E-Discovery: The Lifecycle of Data

Nicole Zendejas

E-discovery is an important aspect of litigation. Well-established data gathering protocols and workflow procedures pertaining to electronic data are important.  Meticulous record-keeping, workflow procedures, and processes help ensure that data is gathered lawfully, loaded and stored in an organized manner, and archived or deleted properly. 

Acquiring the Data

Data is obtained through many methods: from your client, from formal discovery, forensically imaged devices, or from third-party acquisition vendors.  No matter how it comes to you, it is crucial to ensure that the integrity of the data is not compromised during the acquisition process and that you keep accurate records to prove that the data was protected as it was collected.  Take care to protect the integrity of the data, and save yourself from the heartbreak of collecting and storing unprotected, useless data.

When obtaining data through formal discovery, it will likely come on a flash drive, CD, or by a ShareFile website.  Viewing and downloading the data needs to be done in such a way that the original metadata of the files is preserved.  When collecting data from devices such as a cell phone or hard drive, it is key to maintain an accurate, written chain of custody for the device(s) – from the time the device left the client’s or third party’s hands, to when it was in your hands, to wherever it may go from there.  This document may serve as a form of proof that the device and its contents were not tampered with or altered, and that the integrity of the data is intact.   

Data Loading and Storage

You know the saying: garbage in, garbage out:  If the data you acquire is disorganized or you know that the metadata has been compromised, but you decide to load that data into a review platform anyway, the possibility of gleaning anything useful from it is low or non-existent.  Ensure metadata and data fields are not altered or destroyed during the acquisition process, otherwise it will be arduous to absorb anything meaningful or useful during review.  Take care to insure that loading and storage of the data is handled appropriately so it may be used to your advantage.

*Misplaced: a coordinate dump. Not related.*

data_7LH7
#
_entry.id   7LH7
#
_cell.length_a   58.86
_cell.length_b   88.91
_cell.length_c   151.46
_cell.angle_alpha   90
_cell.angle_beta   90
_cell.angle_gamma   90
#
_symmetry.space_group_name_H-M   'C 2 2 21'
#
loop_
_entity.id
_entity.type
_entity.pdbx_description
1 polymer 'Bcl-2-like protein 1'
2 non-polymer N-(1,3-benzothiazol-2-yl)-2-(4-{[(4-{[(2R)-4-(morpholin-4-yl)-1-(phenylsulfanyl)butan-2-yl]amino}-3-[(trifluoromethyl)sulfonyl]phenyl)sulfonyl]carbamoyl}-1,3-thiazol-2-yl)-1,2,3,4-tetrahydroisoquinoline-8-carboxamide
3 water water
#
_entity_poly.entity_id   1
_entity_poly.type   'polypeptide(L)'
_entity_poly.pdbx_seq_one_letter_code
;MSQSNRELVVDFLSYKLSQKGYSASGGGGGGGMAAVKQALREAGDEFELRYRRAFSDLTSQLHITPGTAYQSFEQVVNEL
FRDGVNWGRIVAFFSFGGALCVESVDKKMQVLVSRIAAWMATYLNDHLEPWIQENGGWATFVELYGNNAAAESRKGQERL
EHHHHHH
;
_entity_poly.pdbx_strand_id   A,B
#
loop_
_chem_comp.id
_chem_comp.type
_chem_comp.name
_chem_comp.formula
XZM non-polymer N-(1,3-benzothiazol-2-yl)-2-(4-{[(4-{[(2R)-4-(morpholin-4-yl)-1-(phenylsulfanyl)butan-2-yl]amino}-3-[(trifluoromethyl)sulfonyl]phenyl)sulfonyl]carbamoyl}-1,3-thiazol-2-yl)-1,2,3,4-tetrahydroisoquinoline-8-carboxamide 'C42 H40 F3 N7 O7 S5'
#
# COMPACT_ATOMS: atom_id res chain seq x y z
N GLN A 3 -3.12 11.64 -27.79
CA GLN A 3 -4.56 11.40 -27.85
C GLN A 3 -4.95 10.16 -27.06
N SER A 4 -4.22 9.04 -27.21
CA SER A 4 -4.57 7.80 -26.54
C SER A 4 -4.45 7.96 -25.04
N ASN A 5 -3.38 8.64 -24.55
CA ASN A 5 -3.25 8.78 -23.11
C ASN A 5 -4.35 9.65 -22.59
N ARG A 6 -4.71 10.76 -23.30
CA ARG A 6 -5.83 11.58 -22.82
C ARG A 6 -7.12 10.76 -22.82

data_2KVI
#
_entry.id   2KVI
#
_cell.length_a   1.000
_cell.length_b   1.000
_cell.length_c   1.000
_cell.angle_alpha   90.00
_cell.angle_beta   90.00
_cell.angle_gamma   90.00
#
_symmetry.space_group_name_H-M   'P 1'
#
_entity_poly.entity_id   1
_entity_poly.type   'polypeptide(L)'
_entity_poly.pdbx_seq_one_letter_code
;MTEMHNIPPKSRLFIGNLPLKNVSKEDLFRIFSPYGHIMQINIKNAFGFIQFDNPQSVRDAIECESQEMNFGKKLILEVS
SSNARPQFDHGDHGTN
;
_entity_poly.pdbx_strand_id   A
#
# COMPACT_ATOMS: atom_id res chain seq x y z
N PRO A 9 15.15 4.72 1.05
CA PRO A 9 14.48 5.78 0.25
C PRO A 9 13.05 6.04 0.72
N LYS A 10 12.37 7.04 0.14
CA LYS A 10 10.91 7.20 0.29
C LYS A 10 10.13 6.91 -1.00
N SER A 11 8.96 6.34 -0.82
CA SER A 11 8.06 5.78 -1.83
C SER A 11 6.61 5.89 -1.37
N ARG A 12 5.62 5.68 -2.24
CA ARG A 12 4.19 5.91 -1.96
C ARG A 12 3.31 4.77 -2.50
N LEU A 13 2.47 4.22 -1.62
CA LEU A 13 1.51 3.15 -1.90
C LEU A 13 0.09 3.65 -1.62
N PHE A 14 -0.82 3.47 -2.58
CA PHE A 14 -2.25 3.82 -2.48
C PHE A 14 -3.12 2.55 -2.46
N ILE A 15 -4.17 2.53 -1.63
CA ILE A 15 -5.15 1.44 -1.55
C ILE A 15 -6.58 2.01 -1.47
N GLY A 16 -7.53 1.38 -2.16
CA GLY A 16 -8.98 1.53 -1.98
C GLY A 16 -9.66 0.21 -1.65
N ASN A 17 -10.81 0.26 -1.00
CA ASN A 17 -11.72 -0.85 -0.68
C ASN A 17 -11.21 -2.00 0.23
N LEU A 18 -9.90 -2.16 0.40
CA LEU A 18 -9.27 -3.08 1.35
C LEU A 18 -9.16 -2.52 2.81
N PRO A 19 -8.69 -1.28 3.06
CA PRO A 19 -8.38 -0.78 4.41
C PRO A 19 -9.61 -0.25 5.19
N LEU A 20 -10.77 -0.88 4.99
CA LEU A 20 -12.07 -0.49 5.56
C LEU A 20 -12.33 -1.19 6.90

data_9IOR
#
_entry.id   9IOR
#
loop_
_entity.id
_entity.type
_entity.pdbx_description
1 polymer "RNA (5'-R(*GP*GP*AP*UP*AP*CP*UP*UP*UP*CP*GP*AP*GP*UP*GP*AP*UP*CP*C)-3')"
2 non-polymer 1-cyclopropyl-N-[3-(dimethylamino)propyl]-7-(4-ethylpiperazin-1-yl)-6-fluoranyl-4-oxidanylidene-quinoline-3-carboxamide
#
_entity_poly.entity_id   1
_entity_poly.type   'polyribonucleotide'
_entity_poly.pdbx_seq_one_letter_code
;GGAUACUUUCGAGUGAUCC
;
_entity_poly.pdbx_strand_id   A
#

Archival and Deletion

Archiving comes in many forms and may be expensive.  However, there are ways to archive data to avoid incurring large monthly costs for storage.  Options for data archiving range from deactivation while maintaining attorney work product all the way to complete deletion of the entire database including all attorney work product. Thus, it is important to anticipate what your client’s future needs may be.  If there is a likelihood the matter will be reopened or there is possibility for an appeal, consider archival options that maintain attorney work product but keep the matter designated as inactive on the network.  This is often the cost-saving option.  If complete deletion is desired, although usually not advised, keep in mind that data recall, and the associated attorney work product, is impossible.  What is gone is gone forever.

E-discovery workflow procedures and processes are important to establish and implement at the outset of a case, and should be a functional aspect of case management.  Data gathered and stored should enhance your case and support your arguments, or disprove your opponents’ – whichever way you want to look at it.  If you take time and care to put safeguards and processes in place before you gather and store data, you and your client may reap all the benefits that e-discovery offers.

About the author Nicole Zendejas

As Case Manager, Nicole manages the firm’s administrative tasks associated with client service.